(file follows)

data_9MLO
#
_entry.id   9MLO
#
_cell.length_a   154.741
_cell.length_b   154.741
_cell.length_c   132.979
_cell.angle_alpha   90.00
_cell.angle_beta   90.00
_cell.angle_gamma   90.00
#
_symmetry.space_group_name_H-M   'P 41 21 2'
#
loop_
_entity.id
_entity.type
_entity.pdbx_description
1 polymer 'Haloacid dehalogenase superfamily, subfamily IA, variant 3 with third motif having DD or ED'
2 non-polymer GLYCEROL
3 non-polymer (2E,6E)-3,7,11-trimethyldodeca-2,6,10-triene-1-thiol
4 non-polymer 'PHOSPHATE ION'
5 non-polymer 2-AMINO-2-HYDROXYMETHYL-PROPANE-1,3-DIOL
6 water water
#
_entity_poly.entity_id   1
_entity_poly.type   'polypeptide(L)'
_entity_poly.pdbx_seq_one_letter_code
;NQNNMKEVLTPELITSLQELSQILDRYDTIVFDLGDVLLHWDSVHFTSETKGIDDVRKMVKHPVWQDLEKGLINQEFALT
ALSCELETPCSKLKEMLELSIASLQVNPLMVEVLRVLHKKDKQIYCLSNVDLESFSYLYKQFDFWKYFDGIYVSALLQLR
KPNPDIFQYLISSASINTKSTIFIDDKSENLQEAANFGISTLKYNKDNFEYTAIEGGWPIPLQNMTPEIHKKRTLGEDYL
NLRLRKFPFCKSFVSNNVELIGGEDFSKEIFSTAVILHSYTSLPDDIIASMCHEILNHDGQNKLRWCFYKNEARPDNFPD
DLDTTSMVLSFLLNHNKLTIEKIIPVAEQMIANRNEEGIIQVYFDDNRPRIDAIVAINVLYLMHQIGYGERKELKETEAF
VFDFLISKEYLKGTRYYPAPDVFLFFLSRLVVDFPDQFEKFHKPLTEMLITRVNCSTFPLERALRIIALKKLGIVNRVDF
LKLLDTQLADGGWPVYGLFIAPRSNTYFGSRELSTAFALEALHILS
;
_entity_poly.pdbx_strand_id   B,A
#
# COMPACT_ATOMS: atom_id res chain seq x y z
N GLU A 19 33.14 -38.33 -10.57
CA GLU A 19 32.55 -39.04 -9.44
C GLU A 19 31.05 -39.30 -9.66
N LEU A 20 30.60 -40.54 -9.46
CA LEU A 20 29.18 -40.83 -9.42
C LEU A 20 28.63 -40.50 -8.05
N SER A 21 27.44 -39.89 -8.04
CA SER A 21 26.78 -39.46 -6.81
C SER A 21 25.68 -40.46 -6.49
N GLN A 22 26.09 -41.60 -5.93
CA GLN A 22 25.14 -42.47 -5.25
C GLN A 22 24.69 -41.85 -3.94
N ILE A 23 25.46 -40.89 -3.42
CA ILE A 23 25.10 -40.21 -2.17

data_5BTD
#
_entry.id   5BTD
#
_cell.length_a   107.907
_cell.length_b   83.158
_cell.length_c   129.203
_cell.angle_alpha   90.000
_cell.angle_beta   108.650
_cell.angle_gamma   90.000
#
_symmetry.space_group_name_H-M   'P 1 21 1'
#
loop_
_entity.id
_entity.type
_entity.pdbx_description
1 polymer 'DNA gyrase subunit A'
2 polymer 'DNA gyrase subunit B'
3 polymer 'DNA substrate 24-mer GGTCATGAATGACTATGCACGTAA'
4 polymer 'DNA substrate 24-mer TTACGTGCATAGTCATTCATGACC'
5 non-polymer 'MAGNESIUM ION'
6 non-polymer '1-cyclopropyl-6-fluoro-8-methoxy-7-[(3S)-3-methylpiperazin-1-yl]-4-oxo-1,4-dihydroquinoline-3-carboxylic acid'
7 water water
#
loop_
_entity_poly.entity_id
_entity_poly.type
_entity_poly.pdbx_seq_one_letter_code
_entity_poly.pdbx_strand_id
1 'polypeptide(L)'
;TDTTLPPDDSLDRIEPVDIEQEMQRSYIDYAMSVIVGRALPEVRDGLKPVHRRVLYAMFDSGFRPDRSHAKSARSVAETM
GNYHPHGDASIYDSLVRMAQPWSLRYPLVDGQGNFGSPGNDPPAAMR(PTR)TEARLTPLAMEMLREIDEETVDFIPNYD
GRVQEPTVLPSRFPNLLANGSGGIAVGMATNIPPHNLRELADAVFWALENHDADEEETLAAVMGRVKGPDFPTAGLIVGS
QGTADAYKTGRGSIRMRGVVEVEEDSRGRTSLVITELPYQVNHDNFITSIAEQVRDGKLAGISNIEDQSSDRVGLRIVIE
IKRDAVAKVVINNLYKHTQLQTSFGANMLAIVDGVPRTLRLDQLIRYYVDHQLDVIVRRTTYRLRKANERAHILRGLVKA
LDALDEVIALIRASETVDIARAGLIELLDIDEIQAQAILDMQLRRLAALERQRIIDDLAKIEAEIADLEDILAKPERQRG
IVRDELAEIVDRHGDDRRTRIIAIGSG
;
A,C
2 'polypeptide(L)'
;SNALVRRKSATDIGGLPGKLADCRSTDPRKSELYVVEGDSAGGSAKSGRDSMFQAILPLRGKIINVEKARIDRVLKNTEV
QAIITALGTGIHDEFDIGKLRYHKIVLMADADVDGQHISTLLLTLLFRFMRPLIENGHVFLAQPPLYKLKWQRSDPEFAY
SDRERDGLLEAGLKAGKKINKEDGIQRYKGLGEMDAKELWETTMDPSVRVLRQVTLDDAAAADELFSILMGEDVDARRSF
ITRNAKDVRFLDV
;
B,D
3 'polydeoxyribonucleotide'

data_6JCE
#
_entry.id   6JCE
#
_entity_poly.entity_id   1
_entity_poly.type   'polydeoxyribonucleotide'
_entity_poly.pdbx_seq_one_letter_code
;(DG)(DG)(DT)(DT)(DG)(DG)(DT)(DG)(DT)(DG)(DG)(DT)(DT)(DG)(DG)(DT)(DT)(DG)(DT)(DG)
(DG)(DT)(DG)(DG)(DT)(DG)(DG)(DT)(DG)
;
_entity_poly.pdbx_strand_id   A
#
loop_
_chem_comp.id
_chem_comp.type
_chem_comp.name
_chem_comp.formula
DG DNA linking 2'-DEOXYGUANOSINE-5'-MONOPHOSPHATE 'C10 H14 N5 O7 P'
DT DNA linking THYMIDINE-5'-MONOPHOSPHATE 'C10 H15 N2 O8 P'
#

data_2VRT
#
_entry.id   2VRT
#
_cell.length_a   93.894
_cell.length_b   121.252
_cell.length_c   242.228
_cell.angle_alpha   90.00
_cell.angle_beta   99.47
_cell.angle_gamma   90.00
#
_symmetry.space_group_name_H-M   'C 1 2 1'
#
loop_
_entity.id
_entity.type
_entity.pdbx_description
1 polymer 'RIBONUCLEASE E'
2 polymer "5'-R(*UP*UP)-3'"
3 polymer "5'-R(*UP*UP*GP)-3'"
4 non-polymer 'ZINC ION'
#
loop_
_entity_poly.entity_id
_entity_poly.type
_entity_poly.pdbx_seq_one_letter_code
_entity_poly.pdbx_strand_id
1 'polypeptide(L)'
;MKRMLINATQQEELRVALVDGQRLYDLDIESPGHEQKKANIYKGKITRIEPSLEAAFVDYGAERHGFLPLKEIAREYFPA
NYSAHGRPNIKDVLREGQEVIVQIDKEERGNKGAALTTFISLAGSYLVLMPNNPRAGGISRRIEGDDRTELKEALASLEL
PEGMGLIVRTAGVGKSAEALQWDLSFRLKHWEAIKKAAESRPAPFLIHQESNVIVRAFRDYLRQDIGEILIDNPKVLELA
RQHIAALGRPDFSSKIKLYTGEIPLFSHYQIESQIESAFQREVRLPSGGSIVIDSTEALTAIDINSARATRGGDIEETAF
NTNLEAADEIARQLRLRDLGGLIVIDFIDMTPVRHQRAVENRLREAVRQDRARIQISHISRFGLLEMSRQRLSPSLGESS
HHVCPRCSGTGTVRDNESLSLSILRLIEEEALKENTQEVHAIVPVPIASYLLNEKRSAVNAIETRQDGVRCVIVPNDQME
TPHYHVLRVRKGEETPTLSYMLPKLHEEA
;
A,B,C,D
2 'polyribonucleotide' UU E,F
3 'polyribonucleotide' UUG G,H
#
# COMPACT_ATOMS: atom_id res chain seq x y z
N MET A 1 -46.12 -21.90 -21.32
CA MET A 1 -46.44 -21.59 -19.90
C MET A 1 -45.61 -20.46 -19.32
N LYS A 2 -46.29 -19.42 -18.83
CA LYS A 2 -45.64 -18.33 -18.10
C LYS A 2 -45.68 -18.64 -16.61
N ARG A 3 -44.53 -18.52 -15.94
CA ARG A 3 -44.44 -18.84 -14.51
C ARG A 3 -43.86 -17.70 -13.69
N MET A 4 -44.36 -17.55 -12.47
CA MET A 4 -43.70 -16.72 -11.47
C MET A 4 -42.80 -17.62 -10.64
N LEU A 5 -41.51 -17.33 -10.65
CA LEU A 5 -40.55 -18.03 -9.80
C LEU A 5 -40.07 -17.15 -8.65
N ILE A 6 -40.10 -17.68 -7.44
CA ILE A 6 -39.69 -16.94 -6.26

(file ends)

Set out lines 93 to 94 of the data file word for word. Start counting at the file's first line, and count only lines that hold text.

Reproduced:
2 'polypeptide(L)'
;SNALVRRKSATDIGGLPGKLADCRSTDPRKSELYVVEGDSAGGSAKSGRDSMFQAILPLRGKIINVEKARIDRVLKNTEV